Windows 7 will no longer receive security updates and extended support as of January 14, 2020, from Microsoft. Although mainstream support ended for Windows 7 users almost five years ago, the final termination on the roll-out of free security patches and extended security updates is quickly approaching. This means that while users of older versions of the OS who continue to use Windows 7 can still operate on them, they will not receive updates of any kind including software, features, and the biggest whammy of them all – security. Once the support ends, those operating on Windows 7 will be more vulnerable to security risks. Even if users discover huge holes in security that affect Windows 7, there will be no effort from Microsoft to plug them, Windows 7 users will be on their own. Microsoft will not issue any security updates for those users. The easy solution is to simply upgrade to Windows 10, but we know change can be difficult–especially if you have more than 10 machines to replace or upgrade. We hope that the following will help you plan for the change before the Windows 7 January deadline.
- Understand why moving to Windows 10 is necessary. Some users might think that because they have antivirus software installed on their machines that they are safe. But antivirus protection is only one imperfect layer, running software, like Windows 10, which will constantly have the latest security updates is absolutely crucial to preventing breaches. Further, eventually, all software, security programs, and antivirus software will drop their support for older versions of Windows as well.
- Take an inventory of your hardware and software. This is a good practice to do every once in a while anyway, but in this case, taking an inventory will help you determine what hardware can sustain running Windows 10, and which may need to be replaced. Similarly, decide what software will run on Windows 10, as some vendors may not support it yet. Components of new hardware will eventually stop working on your older system. Manufacturers will eventually stop making hardware drivers for your out-of-date operating systems. Sure, you could keep Windows 7 with your current hardware and software, but there’s really no guarantee for any compatibility with future updates on any software you may need. In other words, if you don’t upgrade, you’re going to have to eventually. With over 6 months until the change, you have time to upgrade at your own pace. In fact, it’s a good idea to replace the hardware slowly rather than all at once like doing a few machines at a time. Change can be hard and it’s best to ease into the new systems, as there will be a learning curve.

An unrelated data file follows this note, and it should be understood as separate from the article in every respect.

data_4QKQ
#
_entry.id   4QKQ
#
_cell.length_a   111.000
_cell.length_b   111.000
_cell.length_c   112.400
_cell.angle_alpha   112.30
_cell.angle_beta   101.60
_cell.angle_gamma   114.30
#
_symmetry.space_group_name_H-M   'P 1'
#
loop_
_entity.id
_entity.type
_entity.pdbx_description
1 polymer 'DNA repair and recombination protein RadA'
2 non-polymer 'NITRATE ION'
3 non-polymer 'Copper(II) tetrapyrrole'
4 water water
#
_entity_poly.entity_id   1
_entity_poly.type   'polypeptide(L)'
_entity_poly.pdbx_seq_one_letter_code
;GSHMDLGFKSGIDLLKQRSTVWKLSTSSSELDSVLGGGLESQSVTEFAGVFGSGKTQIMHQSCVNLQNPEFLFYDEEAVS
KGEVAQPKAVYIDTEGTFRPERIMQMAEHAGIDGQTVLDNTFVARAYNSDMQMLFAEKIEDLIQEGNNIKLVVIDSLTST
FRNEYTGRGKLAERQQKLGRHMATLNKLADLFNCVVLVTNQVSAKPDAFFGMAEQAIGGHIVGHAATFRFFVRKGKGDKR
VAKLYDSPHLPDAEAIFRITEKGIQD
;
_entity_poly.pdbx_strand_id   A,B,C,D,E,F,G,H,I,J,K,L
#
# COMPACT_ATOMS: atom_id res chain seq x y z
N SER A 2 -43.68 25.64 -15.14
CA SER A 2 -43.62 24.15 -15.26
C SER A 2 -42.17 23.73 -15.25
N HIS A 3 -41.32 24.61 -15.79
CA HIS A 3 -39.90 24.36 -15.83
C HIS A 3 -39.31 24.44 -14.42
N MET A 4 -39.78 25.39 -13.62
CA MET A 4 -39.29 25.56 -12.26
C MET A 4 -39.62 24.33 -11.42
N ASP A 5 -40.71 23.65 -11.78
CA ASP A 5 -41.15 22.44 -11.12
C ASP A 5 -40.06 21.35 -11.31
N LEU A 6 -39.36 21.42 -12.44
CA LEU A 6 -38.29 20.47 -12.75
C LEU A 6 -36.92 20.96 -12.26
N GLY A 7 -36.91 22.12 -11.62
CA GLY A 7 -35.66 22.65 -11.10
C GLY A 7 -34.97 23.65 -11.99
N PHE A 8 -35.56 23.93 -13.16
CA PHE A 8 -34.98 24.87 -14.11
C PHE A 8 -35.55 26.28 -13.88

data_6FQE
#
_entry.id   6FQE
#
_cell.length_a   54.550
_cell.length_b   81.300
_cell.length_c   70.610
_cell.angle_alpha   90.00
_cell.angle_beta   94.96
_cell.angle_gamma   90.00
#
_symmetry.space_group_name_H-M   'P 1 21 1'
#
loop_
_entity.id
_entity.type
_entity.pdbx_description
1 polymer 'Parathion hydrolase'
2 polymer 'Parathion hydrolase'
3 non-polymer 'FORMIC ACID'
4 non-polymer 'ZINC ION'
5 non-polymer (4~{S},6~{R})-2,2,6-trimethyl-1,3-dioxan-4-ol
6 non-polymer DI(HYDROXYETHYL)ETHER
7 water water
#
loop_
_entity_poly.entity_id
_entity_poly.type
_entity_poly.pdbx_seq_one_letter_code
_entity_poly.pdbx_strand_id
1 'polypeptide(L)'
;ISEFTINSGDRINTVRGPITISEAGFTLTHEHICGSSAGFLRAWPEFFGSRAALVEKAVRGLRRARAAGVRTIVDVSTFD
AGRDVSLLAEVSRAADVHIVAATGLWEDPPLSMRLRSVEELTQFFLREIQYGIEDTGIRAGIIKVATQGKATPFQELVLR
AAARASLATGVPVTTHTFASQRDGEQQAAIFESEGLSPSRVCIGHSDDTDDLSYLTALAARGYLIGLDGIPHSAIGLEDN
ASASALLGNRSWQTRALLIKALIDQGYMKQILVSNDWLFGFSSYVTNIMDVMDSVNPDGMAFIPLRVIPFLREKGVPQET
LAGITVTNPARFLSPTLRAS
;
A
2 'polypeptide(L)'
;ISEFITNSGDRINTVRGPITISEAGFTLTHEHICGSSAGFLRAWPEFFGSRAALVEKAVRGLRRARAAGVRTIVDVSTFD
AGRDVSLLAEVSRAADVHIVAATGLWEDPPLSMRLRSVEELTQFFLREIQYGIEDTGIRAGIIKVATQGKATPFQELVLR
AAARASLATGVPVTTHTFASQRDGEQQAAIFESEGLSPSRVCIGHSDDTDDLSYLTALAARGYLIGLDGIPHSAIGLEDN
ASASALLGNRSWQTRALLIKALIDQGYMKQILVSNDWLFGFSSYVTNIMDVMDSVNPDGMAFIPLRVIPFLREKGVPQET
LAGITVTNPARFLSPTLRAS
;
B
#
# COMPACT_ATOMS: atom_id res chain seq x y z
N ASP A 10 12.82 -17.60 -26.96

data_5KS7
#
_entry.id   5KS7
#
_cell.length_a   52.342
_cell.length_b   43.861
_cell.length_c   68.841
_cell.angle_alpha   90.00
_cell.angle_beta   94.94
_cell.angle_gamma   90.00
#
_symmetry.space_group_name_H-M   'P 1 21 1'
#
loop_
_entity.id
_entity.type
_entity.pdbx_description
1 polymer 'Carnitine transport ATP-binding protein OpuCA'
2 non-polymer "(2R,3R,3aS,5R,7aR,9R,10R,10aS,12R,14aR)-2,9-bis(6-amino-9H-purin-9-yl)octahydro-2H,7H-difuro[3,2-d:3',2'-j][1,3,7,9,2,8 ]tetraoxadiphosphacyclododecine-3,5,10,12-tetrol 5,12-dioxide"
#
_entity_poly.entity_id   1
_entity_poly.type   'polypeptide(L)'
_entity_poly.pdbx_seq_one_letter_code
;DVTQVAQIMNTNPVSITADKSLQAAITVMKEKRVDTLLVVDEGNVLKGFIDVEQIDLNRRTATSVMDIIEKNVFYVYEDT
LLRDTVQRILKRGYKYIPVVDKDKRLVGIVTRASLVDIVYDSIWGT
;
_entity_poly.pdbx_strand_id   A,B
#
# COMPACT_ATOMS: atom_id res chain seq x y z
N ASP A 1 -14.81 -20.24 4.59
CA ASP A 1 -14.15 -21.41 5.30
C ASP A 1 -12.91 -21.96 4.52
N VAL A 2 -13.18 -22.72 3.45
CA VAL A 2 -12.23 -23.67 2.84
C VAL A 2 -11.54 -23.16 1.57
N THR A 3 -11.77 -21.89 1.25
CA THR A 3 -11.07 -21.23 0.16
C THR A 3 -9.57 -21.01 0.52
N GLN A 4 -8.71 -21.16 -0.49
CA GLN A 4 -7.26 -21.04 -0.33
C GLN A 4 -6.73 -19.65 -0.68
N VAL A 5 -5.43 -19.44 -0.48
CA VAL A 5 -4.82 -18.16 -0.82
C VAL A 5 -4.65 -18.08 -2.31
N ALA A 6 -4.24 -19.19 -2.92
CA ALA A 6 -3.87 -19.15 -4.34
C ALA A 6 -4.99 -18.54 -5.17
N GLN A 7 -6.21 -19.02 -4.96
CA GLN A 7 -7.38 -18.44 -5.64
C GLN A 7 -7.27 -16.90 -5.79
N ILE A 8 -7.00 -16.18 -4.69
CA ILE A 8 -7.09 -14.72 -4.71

- Plan for training. The look and feel when moving from Windows 7 to Windows 10 is very different and will take users some time to get used to, which could temporarily affect employee productivity. For that reason, we recommend that you set up a test machine and have key users try everything out first. There are also quite a few online training videos available, and customized training can be designed for your team, depending on your requirements and budget.
On top of all of that, don’t forget that remote users on laptops and servers also run Windows and may be running an out of date version as well. It’s always best to check and be sure for the same reasons a desktop upgrade is necessary.
Consul-vation has been implementing seamless network, server and PC upgrades and migrations for almost two decades with a great deal of compassion for budget, time and culture. If all of this is a bit overwhelming, we understand and can help take the sting out of it, handling all of it or just giving you some critical advice. Whatever your company needs, Consul-vation will help.